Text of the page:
I've never really felt the need to sign up for National Novel Writing Month. It first came to my attention in grad school, and back in my weekly workshop days it wasn't like I was hurting for motivation to get writing. When I graduated, I was part of a community of writers, and it was second nature to sit down and pound away at my WIP for a couple of hours per day. That's pretty much been the case every November since: I've never felt the need to sign up for NaNoWriMo because National Novel Writing Month has looked like... any other month in my life.
This year is different. Maybe it's that I've lived in London long enough to make the motivation of my literary New York social life seem very far away; maybe it's that my volunteer work is starting to seriously pick up. Maybe it's fear of rejection--or, as my therapist theorized for years, fear of success. (One of those two things has to happen to my WIP once I finish it, after all.) Maybe it's just the year I've had, which, without getting more personal than I'm willing to be on a public blog, has involved a lot of non-writing-related bad news.
In any case, with one thing and another, this past month I could have used the motivation of announcing myself as part of a community of people all typing away.
I just have one issue, though, and unfortunately, it's a doozy. I disagree with the entire premise of NaNoWriMo. I don't agree that the best way to write a novel is to keep your fingers moving across your keyboard until you've filled up about 175 pages--50,000 words--or that a first-time novelist needs to start by racking up as great a wordcount as possible. The website makes no claims that a quality work of art will result from this exercise; this is all about getting the "shitty first draft" (thank you, Anne Lamott) down on paper, in a very limited time period.
I know writers who work this way. I know published writers of great books who work this way. For that kind of writer, NaNoWriMo is a great boon.
I cannot work this way (and I know published writers of great books who can't, either).
Oh, I can do a shitty first draft of a scene, maybe even a chapter. That was the first skill I picked up in grad school. But a whole novel? I tried it with my last MS, and all that happened was an anxiety attack and several weeks of writer's block. I couldn't move forward with the manuscript when I had fifty pages I was seriously unhappy with. As fifty pages turned into sixty, writing that novel lost all the joy of creating something new, and felt more and more like walking through a huge airport carrying increasingly heavy luggage. When I finally gave up and went back and fixed what I knew was wrong, thereby giving myself permission to keep doing that as needed, the rest of the book was a lot more fun to write.
NaNoWriMo's website makes clear that they expect the people participating to be beginners: one of the FAQ's is, "If I'm just writing 50,000 words of crap, why bother? Why not just write a real novel later, when I have more time?" And the answer has a lot I agree with: giving yourself permission to make mistakes; giving yourself a reason to just start already, without any "once the kids are in school"/"once my workload lightens up"/"once I'm retired" procrastination. I'm all for encouraging would-be novelists to get started, and for reassuring them that the first sentences out of their keyboards will not live up to their expectations, and that's okay.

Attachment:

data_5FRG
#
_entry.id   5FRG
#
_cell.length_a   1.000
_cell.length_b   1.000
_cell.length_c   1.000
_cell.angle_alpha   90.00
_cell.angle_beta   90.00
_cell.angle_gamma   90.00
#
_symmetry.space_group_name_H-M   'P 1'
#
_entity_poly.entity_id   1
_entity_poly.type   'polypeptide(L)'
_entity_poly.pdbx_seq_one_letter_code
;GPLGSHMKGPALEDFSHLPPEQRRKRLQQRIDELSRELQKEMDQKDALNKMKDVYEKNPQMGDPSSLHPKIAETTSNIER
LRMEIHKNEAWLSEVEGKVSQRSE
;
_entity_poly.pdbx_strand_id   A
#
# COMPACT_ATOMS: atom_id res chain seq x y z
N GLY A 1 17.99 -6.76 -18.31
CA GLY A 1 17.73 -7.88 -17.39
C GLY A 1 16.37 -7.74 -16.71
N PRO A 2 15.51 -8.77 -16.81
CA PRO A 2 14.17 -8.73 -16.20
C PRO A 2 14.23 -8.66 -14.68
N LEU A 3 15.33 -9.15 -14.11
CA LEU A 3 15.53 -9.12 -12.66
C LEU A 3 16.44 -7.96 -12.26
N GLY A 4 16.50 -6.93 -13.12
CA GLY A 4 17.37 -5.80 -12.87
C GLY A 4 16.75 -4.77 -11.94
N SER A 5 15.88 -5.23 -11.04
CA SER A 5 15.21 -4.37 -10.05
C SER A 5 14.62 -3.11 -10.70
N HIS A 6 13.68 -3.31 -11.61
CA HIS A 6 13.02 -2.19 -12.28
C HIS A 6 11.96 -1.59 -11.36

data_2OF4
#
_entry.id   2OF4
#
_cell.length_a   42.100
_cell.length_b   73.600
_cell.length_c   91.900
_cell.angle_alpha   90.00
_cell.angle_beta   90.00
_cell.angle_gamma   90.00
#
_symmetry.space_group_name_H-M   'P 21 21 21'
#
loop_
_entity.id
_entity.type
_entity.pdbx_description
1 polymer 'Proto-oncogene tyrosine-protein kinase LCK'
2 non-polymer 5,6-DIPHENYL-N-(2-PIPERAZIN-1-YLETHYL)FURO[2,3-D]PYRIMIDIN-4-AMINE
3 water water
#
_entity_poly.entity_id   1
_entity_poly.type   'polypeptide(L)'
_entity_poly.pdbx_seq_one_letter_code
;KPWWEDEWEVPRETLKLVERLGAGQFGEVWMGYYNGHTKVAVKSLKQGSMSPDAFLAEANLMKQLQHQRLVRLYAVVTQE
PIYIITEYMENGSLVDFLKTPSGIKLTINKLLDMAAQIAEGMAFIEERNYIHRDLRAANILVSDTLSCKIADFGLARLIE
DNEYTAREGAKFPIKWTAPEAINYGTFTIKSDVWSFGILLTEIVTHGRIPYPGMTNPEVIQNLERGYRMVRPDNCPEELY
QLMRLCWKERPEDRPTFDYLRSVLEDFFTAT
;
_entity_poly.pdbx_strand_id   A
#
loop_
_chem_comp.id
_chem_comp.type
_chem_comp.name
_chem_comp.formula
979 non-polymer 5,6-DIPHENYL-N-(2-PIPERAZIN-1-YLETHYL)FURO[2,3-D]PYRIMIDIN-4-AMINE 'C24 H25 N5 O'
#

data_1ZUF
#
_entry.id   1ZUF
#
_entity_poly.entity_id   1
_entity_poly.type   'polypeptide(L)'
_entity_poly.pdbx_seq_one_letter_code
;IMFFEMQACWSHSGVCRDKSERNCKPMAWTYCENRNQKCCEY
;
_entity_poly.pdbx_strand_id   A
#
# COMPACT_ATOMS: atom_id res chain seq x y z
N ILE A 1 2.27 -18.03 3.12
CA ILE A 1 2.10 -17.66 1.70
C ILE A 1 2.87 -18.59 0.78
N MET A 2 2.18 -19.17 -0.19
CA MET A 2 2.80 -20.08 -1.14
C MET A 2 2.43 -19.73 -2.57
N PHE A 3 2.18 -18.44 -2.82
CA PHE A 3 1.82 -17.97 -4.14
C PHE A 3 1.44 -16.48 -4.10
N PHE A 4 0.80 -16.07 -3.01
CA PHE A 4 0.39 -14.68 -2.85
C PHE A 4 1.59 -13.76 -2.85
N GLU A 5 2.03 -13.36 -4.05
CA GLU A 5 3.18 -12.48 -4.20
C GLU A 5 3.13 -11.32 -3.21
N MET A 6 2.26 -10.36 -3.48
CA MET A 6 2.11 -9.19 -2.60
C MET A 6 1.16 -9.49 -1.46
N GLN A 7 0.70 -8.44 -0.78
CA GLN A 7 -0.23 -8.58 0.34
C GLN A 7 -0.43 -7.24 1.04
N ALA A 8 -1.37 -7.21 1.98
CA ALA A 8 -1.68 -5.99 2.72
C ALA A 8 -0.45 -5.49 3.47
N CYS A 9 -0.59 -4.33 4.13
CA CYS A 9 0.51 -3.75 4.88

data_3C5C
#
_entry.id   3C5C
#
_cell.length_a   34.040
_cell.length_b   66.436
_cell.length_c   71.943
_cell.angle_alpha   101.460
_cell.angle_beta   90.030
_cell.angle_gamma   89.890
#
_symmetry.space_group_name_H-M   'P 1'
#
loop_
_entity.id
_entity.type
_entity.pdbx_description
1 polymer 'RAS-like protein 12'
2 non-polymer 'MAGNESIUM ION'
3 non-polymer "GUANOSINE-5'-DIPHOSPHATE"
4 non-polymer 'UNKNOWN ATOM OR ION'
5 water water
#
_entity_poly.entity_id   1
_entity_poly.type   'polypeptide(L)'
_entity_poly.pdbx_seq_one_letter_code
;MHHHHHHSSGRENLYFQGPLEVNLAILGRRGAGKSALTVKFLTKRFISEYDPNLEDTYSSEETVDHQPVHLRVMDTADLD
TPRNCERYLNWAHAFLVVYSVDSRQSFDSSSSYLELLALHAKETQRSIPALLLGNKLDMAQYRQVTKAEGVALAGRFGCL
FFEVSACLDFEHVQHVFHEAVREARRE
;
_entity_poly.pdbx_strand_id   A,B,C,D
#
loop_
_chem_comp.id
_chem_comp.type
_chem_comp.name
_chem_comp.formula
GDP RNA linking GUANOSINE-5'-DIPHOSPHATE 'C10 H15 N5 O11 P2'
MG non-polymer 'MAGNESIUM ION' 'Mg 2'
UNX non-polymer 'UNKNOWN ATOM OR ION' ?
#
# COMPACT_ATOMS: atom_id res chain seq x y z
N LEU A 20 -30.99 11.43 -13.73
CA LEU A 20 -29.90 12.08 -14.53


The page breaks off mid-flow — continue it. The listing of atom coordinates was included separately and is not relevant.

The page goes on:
But I wonder how many beginning writers end up discouraged with their efforts and feeling like they'll never write a novel, when really, the NaNoWriMo format just isn't for them. As far as I can tell, NaNoWriMo's website doesn't offer any advice for what to do after you've written your shitty first draft. It doesn't refer its participants to any books on the craft of writing. It does have a list of published NaNoWriMo authors, but no articles from any of them about the amazing amount of work that must have come between the month of writing 50,000 words and the publication date.
I want some kind of NaNoWriMo for the slow writer. Maybe NaNoWriYe. The website would say, "Some days it's about hitting your word count. Some days it's about fixing what's wrong, or outlining the next bit you're going to write, or re-vamping the whole project to make room for the brilliant idea you had as you were falling asleep that totally fixes that huge hole in your plot." Participants would still spend a couple hours a day at their work, and would still write together, for those for whom that's helpful. We'd take time out to review what we'd written and brainstorm solutions to any issues we were having, and tell each other when it was time to stop fiddling with that one scene and write the next bit, on an as-needed basis. We'd all focus on doing whatever it took to produce good work, not just to write 175 pages of whatever. We'd work under the impression that writing is an everyday activity, not a once-a-year blast.
Oh, crap. I just figured out what seems so familiar about that scenario: it was grad school.
Anyone know of a UK-based PhD in Writing for Children?